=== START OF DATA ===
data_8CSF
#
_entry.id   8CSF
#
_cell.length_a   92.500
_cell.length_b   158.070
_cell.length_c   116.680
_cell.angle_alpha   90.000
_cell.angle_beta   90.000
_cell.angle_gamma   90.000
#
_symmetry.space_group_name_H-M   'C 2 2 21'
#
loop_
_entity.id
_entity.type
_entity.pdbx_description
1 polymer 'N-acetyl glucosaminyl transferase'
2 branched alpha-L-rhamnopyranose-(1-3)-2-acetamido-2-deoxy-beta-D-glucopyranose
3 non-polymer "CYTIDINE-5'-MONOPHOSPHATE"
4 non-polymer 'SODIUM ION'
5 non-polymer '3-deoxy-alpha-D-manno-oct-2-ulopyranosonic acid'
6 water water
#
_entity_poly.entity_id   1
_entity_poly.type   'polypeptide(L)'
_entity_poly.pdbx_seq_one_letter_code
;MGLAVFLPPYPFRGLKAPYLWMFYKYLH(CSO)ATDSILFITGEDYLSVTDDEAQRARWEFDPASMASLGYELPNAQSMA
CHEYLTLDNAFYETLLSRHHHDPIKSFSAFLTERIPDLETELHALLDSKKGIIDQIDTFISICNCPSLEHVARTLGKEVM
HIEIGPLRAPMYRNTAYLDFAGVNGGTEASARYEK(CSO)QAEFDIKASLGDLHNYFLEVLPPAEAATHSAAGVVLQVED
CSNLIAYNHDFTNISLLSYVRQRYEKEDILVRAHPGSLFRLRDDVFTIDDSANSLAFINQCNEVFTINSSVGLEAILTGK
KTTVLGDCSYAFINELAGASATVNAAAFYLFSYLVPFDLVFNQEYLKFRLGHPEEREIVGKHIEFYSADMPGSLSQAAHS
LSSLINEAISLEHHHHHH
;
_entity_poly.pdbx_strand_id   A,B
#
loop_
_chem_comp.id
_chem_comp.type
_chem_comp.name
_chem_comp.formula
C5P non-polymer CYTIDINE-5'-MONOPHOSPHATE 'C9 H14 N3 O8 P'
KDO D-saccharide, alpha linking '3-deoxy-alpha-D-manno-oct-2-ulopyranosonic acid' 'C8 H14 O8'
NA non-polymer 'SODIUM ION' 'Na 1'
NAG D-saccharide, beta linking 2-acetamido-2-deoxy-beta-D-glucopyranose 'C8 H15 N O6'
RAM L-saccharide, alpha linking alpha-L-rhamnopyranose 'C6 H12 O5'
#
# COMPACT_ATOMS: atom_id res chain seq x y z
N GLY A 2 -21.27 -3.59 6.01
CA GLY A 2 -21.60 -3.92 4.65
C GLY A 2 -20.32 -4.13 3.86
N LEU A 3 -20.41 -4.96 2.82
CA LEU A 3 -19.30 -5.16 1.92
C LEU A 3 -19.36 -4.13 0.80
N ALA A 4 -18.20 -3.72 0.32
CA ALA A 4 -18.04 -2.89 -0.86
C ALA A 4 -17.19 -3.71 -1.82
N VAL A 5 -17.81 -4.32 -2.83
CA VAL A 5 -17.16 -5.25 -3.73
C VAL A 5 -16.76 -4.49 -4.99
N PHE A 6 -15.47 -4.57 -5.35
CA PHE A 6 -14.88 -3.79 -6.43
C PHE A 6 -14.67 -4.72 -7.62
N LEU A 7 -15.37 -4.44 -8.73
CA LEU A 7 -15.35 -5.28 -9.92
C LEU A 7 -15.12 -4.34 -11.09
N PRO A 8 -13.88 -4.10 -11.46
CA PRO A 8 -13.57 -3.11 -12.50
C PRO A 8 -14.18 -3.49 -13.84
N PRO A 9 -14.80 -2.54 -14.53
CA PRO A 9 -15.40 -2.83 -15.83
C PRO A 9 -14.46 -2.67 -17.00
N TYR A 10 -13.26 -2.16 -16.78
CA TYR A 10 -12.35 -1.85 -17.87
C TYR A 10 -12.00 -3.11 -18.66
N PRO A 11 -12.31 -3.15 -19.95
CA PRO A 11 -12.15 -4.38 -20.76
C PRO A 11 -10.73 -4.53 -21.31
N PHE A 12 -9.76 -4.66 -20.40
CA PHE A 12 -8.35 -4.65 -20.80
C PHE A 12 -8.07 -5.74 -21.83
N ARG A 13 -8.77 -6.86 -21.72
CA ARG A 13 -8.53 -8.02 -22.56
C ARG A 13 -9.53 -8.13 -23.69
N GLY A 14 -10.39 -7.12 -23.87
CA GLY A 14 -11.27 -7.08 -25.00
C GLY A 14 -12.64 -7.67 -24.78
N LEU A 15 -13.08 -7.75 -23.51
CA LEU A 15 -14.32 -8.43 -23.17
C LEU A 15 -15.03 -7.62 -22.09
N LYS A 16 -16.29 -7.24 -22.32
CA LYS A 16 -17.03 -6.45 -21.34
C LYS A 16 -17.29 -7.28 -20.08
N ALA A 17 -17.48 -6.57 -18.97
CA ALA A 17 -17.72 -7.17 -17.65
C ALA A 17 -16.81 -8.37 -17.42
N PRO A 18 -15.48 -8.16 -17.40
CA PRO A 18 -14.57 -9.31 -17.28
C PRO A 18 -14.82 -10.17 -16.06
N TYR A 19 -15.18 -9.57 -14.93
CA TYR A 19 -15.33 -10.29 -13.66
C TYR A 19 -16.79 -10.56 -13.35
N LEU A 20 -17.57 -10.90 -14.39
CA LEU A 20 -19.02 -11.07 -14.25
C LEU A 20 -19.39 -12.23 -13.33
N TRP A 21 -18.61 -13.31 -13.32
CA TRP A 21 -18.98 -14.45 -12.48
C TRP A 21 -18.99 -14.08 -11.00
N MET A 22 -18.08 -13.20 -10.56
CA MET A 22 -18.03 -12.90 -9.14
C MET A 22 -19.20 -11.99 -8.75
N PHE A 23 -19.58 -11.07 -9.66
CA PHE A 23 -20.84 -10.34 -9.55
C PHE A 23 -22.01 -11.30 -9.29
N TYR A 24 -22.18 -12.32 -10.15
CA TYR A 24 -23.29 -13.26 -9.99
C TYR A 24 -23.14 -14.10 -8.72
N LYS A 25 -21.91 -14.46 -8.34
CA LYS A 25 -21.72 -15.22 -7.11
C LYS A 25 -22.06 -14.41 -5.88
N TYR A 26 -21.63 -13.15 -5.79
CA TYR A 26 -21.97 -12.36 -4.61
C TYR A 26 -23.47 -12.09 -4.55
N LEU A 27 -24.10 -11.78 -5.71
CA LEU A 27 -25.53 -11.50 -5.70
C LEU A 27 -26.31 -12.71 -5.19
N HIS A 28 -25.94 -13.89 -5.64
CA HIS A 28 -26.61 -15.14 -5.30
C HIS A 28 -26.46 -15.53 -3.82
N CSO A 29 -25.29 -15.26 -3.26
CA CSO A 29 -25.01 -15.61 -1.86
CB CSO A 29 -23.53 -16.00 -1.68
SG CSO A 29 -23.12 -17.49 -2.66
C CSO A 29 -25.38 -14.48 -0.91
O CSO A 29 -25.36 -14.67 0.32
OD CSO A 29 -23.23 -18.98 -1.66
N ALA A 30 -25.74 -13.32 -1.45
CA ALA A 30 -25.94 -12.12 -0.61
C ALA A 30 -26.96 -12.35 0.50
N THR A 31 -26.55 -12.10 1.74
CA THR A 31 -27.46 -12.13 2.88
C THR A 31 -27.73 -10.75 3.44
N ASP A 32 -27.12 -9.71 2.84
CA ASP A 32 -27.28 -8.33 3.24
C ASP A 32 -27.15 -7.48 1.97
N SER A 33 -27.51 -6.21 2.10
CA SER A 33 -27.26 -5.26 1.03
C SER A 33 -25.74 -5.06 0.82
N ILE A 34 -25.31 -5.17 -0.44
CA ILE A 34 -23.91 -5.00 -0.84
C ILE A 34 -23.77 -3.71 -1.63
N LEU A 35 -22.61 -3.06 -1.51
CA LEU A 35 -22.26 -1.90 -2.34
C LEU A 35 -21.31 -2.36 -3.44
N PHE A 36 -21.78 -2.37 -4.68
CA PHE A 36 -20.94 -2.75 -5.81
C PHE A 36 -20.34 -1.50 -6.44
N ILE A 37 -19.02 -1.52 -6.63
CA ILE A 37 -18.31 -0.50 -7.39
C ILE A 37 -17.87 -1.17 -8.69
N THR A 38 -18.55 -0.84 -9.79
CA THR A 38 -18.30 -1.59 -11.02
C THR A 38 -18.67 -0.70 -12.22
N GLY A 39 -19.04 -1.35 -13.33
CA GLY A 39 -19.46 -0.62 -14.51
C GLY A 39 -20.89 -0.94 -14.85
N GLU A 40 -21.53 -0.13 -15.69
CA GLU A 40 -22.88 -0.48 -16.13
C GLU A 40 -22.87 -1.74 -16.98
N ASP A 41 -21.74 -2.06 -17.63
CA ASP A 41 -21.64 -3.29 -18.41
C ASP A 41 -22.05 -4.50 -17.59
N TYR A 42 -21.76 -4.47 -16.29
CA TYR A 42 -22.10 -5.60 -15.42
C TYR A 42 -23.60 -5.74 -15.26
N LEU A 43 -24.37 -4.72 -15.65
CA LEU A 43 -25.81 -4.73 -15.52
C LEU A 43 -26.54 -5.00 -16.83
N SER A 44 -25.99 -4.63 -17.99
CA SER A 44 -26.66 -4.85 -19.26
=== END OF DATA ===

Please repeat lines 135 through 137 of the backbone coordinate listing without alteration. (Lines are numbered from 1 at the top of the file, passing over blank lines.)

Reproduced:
O CSO A 29 -25.36 -14.67 0.32
OD CSO A 29 -23.23 -18.98 -1.66
N ALA A 30 -25.74 -13.32 -1.45